The Chevrolet Trailblazer is one of those things. Built as a shrunken alternative to the compact Chevy Blazer, the Trailblazer, despite its moniker, is far better suited for concrete jungles than conquering the Rubicon Trail. Neatly wrapped under its bonnet is either a 137-hp turbocharged three-cylinder or a 155-hp turbo-three unit. These powertrains don’t make it impossible to get a speeding ticket in a Trailblazer, but it is going to require a lot of effort and space. Front-wheel-drive models get a continuously variable automatic transmission, while all-wheel-drive Trailblazers use a smoother, traditional nine-speed automatic.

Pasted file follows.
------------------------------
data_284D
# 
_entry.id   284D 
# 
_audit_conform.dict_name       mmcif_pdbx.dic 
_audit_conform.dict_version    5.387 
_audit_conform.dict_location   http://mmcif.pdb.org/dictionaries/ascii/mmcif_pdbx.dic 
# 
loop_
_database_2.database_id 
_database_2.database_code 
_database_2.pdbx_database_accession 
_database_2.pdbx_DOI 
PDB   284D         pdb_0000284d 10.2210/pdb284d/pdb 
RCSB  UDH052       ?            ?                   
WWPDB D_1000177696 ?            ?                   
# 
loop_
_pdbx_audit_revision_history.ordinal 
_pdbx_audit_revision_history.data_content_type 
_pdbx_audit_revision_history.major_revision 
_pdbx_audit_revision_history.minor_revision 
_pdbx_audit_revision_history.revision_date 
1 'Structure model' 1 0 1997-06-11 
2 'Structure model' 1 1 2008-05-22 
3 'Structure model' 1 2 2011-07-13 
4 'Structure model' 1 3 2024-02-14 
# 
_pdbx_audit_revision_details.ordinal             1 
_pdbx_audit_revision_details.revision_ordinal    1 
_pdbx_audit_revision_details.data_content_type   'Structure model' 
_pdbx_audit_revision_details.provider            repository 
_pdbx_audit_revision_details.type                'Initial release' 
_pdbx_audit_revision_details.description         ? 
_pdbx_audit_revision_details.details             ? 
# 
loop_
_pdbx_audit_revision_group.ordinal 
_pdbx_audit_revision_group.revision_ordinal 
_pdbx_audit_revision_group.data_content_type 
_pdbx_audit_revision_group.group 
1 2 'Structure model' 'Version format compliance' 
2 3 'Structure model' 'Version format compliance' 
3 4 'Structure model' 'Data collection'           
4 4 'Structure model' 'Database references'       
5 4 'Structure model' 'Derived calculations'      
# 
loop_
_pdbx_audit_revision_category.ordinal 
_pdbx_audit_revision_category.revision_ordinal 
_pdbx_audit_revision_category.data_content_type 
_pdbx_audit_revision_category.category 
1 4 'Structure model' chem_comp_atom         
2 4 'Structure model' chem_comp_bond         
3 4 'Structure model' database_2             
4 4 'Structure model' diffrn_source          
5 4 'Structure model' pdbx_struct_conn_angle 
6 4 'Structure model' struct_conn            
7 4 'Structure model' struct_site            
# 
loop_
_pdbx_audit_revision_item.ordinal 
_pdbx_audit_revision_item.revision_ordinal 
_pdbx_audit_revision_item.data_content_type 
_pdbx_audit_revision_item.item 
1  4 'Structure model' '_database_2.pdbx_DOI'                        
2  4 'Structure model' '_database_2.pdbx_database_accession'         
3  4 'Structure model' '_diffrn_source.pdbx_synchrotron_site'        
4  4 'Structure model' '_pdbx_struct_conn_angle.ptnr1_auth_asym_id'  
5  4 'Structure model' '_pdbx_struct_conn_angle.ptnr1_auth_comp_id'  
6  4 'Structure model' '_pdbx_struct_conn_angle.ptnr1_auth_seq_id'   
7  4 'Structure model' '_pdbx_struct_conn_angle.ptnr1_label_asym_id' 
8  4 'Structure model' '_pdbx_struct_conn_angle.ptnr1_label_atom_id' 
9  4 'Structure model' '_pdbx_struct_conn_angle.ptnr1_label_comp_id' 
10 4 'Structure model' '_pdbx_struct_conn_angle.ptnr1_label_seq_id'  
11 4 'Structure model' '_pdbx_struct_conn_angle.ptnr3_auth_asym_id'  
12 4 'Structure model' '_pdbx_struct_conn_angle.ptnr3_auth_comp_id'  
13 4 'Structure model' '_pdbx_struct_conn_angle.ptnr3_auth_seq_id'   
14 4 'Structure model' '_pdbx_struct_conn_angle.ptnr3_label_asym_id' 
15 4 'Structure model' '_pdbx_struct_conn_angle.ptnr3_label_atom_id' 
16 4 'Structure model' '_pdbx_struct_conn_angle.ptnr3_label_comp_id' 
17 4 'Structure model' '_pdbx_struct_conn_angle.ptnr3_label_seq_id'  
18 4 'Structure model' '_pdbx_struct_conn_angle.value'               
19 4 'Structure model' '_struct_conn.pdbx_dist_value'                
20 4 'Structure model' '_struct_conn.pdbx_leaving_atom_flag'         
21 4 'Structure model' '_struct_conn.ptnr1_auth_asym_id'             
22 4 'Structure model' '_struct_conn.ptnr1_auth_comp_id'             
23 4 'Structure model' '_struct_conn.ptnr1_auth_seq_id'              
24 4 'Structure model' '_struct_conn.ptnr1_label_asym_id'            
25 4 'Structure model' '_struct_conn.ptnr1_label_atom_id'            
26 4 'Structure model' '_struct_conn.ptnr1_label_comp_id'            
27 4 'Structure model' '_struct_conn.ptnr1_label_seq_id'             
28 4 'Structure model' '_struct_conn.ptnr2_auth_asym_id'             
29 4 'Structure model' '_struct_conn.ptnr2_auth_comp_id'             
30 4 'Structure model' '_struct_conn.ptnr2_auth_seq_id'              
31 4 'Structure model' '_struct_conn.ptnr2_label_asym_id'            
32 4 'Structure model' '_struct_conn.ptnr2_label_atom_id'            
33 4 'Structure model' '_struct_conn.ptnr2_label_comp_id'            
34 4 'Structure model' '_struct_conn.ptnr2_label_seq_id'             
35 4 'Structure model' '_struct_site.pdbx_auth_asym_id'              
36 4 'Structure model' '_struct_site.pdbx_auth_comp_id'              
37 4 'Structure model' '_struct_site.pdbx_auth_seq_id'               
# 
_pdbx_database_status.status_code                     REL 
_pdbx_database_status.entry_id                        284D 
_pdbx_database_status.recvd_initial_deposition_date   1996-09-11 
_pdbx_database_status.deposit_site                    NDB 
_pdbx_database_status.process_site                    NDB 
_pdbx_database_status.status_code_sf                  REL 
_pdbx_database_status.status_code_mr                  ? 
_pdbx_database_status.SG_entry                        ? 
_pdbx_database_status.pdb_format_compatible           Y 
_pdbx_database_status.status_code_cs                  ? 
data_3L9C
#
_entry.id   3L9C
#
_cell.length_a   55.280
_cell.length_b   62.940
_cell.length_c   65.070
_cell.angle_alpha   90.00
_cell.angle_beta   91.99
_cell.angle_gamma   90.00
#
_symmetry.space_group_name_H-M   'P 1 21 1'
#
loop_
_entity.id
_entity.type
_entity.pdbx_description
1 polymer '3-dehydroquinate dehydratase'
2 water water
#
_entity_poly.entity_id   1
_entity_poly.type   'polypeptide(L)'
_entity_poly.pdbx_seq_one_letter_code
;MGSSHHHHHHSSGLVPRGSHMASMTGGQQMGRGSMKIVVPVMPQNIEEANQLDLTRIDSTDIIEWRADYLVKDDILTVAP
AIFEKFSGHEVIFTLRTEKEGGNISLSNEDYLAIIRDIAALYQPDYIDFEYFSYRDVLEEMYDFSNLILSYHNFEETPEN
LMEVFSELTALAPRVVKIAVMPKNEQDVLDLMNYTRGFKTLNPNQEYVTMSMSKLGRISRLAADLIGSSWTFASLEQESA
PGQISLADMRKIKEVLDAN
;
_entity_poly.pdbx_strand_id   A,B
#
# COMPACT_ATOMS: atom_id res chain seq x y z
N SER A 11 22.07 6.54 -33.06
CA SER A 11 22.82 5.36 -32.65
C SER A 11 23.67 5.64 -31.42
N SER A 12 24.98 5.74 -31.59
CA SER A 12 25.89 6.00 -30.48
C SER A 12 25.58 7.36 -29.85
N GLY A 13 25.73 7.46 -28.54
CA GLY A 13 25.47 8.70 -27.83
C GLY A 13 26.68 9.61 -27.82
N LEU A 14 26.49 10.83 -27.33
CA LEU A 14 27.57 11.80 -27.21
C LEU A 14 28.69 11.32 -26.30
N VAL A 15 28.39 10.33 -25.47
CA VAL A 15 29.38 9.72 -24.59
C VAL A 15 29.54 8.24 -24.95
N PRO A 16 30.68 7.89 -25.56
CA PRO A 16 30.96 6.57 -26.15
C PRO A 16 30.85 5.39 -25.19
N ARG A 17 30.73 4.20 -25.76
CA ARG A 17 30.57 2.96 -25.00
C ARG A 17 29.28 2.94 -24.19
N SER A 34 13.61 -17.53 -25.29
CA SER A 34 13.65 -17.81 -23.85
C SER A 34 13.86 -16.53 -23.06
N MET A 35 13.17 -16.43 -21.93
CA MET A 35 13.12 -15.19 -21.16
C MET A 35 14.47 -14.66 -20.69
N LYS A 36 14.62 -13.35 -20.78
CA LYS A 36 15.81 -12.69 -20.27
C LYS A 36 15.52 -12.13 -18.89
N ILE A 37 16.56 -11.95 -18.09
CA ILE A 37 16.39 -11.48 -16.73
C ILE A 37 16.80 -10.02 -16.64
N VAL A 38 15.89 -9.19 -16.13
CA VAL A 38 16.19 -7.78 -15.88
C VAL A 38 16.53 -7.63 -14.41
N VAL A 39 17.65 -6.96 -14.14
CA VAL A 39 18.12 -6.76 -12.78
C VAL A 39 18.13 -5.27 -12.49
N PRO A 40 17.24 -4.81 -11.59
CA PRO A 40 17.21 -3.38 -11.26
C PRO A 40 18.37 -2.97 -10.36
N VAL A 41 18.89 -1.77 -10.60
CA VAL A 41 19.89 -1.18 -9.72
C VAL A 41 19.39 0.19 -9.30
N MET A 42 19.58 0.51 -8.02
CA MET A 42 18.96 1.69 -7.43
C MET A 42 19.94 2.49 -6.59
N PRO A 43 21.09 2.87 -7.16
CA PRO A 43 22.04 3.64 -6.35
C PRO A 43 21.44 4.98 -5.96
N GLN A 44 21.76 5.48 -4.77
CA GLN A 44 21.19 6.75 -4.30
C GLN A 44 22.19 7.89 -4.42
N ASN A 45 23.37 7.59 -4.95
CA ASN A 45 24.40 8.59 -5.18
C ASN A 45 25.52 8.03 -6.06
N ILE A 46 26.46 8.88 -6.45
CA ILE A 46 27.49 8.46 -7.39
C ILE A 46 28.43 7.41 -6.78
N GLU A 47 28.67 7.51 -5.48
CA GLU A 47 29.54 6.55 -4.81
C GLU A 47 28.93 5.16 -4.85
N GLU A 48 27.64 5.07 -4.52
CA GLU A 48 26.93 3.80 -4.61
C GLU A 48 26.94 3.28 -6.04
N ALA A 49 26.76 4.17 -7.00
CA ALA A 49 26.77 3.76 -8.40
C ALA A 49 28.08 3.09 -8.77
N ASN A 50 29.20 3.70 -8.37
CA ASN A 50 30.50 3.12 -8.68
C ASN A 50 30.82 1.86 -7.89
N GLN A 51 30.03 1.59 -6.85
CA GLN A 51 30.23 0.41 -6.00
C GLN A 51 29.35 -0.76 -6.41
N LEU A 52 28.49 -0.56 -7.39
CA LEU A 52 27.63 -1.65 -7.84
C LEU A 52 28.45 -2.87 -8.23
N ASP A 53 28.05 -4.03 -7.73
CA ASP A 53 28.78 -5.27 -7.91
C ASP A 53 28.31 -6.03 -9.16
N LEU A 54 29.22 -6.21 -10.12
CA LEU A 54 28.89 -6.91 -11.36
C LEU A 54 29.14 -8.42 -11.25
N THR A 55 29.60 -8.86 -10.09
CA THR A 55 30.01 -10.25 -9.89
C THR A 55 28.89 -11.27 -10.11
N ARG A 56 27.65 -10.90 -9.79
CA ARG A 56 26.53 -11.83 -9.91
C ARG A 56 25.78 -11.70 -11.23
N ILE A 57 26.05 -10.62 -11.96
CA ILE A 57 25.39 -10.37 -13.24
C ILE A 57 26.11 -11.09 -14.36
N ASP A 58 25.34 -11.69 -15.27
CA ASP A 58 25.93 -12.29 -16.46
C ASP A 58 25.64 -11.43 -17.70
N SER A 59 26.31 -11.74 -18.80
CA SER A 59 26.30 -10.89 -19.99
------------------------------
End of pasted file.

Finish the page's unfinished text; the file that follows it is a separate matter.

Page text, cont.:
A new front fascia and revised headlights give the Trailblazer the same schnoz as the larger Blazer SUV; Chevy has also added new wheel designs and two new colors called Cacti Green and Copper Harbor. Inside, there’s a new 11.0-inch infotainment touchscreen that’s anchored to a high-tech 8.0-inch digital gauge cluster as standard equipment. It replaces the puny unit from last year. Trailblazer offers two different turbocharged three-cylinder engines, a 1.2-liter and a 1.3-liter. The former produces 137 horsepower and the latter generates 155 horses. The 1.2-liter engine comes only with front-wheel drive and is equipped with a continuously variable automatic transmission (CVT), while the 1.3-liter offers optional all-wheel drive. Opting for the all-wheel drive system also replaces the standard CVT with a well-coordinated nine-speed automatic
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